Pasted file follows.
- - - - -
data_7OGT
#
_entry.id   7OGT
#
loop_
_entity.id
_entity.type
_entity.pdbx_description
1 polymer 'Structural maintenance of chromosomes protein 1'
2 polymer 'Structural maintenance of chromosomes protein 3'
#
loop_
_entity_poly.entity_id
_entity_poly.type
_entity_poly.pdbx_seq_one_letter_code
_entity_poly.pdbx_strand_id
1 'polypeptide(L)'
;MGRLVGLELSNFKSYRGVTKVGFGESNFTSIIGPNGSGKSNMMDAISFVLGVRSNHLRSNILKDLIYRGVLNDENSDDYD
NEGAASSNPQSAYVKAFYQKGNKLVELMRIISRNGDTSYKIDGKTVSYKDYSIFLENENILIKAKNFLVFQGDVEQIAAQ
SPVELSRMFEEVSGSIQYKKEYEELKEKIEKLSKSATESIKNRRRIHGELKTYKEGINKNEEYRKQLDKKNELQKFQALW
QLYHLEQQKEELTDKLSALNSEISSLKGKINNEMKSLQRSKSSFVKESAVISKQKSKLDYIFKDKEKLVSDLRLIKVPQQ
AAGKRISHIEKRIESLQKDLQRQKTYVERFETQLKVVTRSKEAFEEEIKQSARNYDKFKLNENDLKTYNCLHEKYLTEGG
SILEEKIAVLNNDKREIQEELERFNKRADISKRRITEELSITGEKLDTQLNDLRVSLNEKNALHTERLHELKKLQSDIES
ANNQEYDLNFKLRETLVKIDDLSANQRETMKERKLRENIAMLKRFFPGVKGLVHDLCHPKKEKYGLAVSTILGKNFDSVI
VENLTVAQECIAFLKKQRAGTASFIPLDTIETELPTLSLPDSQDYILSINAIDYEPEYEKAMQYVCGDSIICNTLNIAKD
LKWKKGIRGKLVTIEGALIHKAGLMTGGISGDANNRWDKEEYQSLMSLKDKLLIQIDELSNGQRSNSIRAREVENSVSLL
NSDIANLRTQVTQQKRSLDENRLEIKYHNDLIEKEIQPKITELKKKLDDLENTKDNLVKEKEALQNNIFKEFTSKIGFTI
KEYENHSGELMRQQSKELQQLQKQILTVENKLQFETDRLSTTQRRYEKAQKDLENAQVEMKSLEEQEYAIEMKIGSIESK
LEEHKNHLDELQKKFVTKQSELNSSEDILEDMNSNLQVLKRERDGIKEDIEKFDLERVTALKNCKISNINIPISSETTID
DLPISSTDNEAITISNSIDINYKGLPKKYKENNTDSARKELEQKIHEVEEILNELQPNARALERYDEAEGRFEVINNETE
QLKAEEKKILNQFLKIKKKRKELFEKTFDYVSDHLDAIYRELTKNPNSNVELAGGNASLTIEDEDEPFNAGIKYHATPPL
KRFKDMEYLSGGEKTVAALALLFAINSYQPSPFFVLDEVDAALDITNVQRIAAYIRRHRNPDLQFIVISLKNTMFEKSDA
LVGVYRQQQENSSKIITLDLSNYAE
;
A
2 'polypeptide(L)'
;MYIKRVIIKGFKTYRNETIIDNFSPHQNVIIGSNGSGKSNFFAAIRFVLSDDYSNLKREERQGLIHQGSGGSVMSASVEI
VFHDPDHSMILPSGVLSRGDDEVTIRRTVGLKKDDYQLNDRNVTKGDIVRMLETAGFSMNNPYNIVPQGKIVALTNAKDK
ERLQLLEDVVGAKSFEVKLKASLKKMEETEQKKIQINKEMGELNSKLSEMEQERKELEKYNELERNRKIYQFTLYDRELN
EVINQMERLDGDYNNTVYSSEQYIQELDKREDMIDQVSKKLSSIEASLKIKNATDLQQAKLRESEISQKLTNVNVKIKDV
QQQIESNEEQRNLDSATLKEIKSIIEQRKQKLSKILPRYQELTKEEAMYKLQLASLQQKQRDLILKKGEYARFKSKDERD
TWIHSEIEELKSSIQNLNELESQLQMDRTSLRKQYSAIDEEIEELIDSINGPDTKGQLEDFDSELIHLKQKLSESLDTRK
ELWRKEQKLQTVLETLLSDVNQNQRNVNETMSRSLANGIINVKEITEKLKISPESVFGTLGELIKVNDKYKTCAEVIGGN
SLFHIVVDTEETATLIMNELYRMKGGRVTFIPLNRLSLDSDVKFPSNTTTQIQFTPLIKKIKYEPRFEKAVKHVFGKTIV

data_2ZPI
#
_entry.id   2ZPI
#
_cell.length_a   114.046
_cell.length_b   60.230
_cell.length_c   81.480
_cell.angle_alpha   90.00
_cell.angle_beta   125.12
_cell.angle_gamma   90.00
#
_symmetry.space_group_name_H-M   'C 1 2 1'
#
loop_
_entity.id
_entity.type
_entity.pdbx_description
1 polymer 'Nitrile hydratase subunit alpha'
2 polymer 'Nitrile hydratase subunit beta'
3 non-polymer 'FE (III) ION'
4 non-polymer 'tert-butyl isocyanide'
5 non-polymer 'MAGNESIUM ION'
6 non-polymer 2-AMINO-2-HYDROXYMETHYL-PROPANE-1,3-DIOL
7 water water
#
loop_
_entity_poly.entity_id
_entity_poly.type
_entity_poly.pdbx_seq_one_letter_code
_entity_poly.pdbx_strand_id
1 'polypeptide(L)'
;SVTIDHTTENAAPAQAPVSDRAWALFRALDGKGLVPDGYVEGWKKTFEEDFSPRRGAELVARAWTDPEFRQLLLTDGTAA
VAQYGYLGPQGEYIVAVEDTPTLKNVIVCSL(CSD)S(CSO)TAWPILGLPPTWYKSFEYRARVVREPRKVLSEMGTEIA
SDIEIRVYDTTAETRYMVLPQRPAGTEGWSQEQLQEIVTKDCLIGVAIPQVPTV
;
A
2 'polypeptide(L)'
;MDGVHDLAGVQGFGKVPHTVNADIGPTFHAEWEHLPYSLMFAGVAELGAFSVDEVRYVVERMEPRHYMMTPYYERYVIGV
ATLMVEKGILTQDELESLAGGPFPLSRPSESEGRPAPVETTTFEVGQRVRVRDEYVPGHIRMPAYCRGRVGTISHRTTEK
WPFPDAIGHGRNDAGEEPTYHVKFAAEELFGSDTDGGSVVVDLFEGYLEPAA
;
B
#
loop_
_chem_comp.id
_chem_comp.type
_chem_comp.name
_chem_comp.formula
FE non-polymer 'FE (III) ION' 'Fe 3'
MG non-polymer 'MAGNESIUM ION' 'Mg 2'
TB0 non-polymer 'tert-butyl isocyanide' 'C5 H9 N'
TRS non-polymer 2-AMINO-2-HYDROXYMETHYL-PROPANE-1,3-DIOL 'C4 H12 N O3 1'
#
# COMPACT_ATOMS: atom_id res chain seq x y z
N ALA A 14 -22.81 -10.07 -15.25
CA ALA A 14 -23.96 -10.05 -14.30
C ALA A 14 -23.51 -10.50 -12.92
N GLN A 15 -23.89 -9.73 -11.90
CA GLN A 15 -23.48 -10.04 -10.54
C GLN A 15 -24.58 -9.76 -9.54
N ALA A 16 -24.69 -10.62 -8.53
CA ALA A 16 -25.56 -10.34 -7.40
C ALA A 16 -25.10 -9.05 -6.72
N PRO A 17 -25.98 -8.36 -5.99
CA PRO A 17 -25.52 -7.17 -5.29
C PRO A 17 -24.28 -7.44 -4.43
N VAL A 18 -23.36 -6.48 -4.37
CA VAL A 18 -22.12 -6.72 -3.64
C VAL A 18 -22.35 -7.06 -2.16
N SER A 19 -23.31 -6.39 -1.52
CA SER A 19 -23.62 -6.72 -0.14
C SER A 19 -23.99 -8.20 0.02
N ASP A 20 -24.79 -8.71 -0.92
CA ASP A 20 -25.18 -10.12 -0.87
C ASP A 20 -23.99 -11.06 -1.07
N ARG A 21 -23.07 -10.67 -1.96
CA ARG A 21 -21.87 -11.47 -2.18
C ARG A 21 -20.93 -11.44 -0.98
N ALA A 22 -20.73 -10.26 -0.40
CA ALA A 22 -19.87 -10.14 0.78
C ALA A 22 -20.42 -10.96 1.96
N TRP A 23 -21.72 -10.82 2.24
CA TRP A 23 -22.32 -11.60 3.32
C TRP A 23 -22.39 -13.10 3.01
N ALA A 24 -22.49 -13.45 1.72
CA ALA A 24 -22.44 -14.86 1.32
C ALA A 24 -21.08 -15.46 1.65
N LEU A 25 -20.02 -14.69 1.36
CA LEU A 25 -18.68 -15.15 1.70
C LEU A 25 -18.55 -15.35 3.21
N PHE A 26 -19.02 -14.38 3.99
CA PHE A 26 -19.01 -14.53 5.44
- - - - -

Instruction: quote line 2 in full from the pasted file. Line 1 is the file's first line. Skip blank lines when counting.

#